The hereditary information of every living organism, also in pigeons, is carried by its DNA. The DNA contains a genetic code that uniquely defines an individual. Two individuals can only possess identical genetic codes if they are identical twins. The genetic code is fixed throughout a pigeon’s lifetime. By analysing the DNA, the genetic code of a pigeon (the so-called genotype) can be determined. This genotype can be used to identify a pigeon, but can also be used in a parentage analysis.
- Parentage analysis: The DNA-genotype of an individual is derived from the DNA-genotype of both parents; offspring inherit 50% of their genetic code from their mother and 50% from their father. Parentage analysis uses this information to determine an individual’s origin. Whether an individual is indeed an offspring of its suspected parents can be determined by comparing their DNA-genotypes.
- Identification: The DNA-genotype of an individual may be used a “passport” that can later be used to identify the individual. This passport may for instance identify a bird that has been stolen.
In many pigeon species, external sex characteristics are lacking and the sex of an individual pigeon cannot be determined from its appearance. To determine the sex of an individual pigeon, DNA-analysis performed on plucked feathers is a fast and reliable method. A sensitive method is used to detect a small part of specific DNA on the sex chromosomes, which is different between male (ZZ) and female (ZW) pigeons.
Detection of young pigeon disease syndrome
Young pigeon disease syndrome is a serious illness that may cause the death of young pigeons within a few days after showing the first symptoms. Common symptoms are general symptoms of illness such as fluffed feathers and a low reactivity, combined with (green) diarrhoea and vomiting. Young pigeon disease syndrome is caused by one or a combination of three different viruses: pigeon herpesvirus, pigeon circovirus and pigeon adenovirus. Secondary infections with bacteria (i.e. E. coli) and fungi may cause additional problems. The viruses can be transmitted through the feather dust of adult pigeons carrying them without showing symptoms. Gendika tests for the presence of the three viruses.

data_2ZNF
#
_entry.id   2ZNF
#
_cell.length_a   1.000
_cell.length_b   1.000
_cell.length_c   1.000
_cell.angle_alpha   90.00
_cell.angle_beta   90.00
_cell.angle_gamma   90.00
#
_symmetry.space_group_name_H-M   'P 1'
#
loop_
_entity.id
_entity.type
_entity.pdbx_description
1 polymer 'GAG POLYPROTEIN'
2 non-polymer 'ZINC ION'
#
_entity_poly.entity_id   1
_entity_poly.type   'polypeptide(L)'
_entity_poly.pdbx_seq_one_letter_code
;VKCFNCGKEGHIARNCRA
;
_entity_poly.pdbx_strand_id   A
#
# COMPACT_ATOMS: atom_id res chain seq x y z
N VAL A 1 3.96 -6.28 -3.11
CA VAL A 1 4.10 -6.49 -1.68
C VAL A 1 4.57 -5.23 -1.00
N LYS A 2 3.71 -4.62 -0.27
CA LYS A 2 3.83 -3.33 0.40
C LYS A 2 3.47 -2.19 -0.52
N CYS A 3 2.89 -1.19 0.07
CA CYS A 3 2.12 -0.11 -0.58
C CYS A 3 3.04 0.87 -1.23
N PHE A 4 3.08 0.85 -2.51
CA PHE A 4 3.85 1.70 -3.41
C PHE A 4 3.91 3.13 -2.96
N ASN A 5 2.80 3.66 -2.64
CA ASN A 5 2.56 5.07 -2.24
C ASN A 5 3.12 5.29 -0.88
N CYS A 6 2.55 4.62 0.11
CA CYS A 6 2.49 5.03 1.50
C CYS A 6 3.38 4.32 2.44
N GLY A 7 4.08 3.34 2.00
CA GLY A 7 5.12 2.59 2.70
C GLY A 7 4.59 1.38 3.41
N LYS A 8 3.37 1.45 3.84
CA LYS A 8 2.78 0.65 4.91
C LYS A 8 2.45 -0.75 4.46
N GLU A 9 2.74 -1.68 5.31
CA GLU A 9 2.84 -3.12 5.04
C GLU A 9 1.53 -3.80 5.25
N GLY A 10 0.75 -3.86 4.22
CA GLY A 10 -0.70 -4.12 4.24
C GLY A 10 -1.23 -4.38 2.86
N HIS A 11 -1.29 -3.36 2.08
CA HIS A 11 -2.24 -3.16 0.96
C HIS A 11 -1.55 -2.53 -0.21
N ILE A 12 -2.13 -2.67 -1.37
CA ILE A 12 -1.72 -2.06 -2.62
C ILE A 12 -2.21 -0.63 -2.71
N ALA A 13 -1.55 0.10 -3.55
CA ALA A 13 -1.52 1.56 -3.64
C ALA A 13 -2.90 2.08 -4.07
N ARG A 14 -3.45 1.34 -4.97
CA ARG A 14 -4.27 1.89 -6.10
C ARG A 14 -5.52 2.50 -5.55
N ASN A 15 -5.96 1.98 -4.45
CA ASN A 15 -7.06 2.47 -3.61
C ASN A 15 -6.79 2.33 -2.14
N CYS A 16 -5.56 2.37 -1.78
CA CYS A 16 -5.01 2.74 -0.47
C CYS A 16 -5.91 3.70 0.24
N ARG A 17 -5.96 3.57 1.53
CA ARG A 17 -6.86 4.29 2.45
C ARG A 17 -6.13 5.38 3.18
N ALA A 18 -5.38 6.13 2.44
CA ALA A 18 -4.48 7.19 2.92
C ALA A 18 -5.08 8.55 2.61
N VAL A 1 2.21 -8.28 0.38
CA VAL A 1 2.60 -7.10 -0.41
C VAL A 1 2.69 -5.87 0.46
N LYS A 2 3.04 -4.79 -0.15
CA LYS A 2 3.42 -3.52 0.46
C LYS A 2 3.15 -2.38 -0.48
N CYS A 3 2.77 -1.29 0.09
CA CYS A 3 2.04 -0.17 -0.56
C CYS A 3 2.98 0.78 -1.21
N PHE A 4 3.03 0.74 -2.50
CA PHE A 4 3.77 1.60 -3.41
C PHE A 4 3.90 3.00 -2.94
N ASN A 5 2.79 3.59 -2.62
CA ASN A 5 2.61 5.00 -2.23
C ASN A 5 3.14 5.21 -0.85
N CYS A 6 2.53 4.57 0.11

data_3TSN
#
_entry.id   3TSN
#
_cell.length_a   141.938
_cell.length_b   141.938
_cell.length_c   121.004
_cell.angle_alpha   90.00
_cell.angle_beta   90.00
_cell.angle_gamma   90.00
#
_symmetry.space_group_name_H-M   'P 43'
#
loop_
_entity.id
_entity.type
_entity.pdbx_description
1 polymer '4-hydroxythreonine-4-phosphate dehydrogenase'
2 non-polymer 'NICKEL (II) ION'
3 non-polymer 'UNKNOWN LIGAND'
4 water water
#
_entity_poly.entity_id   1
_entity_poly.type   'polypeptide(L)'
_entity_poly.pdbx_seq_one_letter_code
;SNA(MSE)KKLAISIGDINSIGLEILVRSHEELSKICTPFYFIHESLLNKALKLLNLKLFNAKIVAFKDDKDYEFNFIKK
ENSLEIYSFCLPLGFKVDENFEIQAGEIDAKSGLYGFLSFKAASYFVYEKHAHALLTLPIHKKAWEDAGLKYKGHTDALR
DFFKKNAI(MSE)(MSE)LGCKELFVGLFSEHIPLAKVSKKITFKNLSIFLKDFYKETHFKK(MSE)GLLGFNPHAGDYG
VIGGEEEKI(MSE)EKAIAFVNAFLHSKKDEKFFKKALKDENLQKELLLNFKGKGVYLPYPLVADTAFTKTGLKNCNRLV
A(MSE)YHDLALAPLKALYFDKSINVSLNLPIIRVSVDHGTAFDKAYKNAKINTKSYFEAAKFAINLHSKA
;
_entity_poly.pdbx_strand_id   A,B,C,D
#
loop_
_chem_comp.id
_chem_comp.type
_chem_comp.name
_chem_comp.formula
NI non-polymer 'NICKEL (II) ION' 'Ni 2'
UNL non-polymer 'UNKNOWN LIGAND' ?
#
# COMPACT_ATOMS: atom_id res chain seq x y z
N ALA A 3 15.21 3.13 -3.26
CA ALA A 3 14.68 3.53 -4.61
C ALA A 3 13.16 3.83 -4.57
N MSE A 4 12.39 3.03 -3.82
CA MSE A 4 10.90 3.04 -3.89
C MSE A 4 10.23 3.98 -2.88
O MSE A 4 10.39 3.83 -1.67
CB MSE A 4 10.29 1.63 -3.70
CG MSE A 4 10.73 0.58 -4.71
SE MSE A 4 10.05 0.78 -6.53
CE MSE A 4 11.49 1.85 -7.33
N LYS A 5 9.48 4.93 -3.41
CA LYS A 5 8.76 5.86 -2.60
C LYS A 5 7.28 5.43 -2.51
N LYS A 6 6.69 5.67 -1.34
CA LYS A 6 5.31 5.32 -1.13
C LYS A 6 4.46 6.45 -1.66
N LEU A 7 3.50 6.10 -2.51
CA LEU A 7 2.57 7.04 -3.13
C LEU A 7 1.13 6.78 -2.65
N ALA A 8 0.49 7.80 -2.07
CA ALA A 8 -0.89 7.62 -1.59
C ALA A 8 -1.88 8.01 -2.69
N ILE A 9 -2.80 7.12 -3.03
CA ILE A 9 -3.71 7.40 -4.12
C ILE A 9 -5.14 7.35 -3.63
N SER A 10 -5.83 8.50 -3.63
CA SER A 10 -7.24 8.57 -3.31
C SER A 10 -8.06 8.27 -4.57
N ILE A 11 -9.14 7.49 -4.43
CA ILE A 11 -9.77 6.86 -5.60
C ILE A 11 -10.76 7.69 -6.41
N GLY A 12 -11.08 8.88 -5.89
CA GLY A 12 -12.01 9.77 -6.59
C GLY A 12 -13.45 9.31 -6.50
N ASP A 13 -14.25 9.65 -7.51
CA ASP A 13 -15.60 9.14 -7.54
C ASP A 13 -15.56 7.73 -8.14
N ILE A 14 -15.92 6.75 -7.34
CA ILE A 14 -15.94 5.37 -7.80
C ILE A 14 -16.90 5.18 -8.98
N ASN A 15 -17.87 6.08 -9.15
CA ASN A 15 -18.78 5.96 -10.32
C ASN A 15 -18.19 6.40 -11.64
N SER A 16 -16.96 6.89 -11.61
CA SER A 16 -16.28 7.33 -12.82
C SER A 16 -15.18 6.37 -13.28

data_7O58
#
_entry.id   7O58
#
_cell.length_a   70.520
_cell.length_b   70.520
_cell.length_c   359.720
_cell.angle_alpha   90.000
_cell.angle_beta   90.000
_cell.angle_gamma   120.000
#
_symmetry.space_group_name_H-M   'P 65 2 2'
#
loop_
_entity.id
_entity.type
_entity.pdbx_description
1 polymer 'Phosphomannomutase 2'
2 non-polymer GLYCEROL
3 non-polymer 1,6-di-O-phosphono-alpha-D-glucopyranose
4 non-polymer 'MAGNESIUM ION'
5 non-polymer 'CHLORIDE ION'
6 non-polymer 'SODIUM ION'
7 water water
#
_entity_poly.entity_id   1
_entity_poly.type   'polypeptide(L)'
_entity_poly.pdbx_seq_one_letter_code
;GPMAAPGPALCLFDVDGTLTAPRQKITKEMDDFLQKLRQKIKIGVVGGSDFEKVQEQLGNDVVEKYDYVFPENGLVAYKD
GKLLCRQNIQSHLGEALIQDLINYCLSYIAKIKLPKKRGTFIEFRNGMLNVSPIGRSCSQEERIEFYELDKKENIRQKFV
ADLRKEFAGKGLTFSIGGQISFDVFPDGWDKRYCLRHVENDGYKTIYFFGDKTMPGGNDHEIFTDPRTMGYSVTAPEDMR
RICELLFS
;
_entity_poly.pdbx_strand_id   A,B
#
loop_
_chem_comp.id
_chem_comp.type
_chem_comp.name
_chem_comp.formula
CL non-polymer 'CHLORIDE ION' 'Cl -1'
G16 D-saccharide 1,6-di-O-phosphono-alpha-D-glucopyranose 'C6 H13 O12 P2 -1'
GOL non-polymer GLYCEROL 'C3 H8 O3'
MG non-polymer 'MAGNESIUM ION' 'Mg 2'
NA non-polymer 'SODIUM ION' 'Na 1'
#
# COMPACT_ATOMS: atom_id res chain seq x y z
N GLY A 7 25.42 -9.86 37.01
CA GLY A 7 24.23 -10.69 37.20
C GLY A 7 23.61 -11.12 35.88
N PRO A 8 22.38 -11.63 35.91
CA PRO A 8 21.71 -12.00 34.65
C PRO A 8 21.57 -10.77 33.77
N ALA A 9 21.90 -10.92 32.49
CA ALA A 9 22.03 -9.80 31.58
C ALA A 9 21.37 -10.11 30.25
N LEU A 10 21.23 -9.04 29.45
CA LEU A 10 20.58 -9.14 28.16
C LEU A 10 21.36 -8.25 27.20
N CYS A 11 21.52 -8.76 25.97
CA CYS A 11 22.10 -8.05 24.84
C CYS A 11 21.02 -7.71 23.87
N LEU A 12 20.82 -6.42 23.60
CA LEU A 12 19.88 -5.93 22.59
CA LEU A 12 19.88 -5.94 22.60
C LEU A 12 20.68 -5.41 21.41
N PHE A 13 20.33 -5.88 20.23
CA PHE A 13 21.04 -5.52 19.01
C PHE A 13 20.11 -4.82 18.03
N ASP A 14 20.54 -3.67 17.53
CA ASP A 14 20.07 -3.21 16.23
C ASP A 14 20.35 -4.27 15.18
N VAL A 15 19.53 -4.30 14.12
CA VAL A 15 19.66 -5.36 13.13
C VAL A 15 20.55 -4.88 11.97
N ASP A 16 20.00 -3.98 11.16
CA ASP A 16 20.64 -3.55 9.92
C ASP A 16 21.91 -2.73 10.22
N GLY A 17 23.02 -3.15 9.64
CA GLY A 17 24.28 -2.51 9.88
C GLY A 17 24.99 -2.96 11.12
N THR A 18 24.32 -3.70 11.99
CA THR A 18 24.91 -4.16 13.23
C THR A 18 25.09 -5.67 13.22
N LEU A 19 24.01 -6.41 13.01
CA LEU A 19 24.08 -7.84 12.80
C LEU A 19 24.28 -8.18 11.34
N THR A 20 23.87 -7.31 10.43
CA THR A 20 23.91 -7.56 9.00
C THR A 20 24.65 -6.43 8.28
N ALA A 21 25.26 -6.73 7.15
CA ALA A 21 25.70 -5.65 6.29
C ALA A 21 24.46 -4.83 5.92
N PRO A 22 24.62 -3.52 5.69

To detect the presence of all three viruses, both a blood sample and a swab of the cloaca of the bird are needed. If the test for only one of the viruses is requested, both a swab and a blood sample are needed as well. Furthermore, a sample of liver tissue can be used for post-mortal detection of the viruses.
Gendika advices her customers to let a veterinarian collect the samples and send them to us. Gendika provides vials for the collection of blood free of charge. Please ensure that swab- and/or blood samples are accompanied by a signed order form. The order form can be requested by calling: 0031 (0)598-619343, by emailing us at firstname.lastname@example.org, or can be downloaded from our website.
Results of disease analyses
- Blood- and swab samples will be processed on the day of their arrival at Gendika. After approximately three business days, the analysis results will be available.
- After the analysis has been completed you will receive the results by mail. Included are a report and a plasticized certificate that gives an overview of the viruses detected, as well as the invoice. If you filled in your email address, you will also receive the results by email.
- In case the analysis results indicate that your birds are infected, we recommend that you contact your veterinarian. Your veterinarian can inform you about the appropriate measures to prevent further infection and treatment of the infected bird(s).